But that momentum abruptly hit a wall in the form of World War I. German forces plundered the Nessonvaux factory, appropriating Impéria’s cars and equipment.

Restoring Impéria

That wasn’t the end of the company, though. In 1919, the year after Germany’s surrender and Hourmade’s death, young Matthieu Van Roggen bought Impéria and set about reviving its prewar grandeur. There was staff to hire, factory equipment to replace, and a future to envision.

He already owned another small car company, and in the late 1920s he started adding to his collection to better compete with the Chryslers, Buicks and Fords encroaching on the European market. Van Roggen bought out other famous Belgian luxury manufacturers Métallurgique, Excelsior and Nagant and absorbed them into his growing empire.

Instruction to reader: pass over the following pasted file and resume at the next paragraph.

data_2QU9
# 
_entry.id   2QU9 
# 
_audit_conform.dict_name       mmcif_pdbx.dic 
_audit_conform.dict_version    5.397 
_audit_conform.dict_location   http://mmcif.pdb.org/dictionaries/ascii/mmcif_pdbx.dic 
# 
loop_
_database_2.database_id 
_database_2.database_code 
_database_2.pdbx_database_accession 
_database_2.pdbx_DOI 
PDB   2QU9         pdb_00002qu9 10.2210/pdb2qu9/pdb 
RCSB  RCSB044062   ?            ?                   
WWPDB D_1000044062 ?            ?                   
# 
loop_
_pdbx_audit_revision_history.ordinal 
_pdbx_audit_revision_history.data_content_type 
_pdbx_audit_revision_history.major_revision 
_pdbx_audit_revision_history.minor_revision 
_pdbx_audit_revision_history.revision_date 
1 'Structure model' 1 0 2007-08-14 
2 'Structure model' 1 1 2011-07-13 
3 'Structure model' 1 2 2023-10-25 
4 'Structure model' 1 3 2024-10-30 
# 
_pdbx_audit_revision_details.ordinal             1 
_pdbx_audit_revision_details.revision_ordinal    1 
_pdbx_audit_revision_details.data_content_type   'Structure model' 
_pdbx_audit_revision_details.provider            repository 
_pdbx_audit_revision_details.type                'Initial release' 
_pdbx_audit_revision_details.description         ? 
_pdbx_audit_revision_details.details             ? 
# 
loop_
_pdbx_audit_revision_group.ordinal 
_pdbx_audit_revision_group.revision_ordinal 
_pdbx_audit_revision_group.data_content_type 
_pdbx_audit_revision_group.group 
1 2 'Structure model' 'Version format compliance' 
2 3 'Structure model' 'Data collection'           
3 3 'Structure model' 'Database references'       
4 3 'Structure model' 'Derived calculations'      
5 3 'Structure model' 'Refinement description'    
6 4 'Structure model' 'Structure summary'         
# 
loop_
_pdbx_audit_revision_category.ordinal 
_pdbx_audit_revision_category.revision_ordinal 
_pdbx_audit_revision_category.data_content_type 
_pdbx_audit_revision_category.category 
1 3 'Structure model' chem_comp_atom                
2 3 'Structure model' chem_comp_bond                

This expansion carried the company to an even bigger plant–still wedged in the hills of Nessonvaux–that opened in 1929. The locals had long complained about the loud, dangerous car tests Impéria conducted on the village streets, so the new facility received a banked, 1-kilometer test track that began indoors and circled its roof. (Yes, the inspiration was the rooftop circuit at Fiat’s Lingotto factory, which had opened in 1923.)

Van Roggen’s vision didn’t stop there: In 1932 he added a license to build Adler motorcycles and cars. Two years after that, he took over Belgium’s grandest-and recently bankrupt–automotive marque, Minerva. Impéria had become the top dog of Belgian car manufacturers.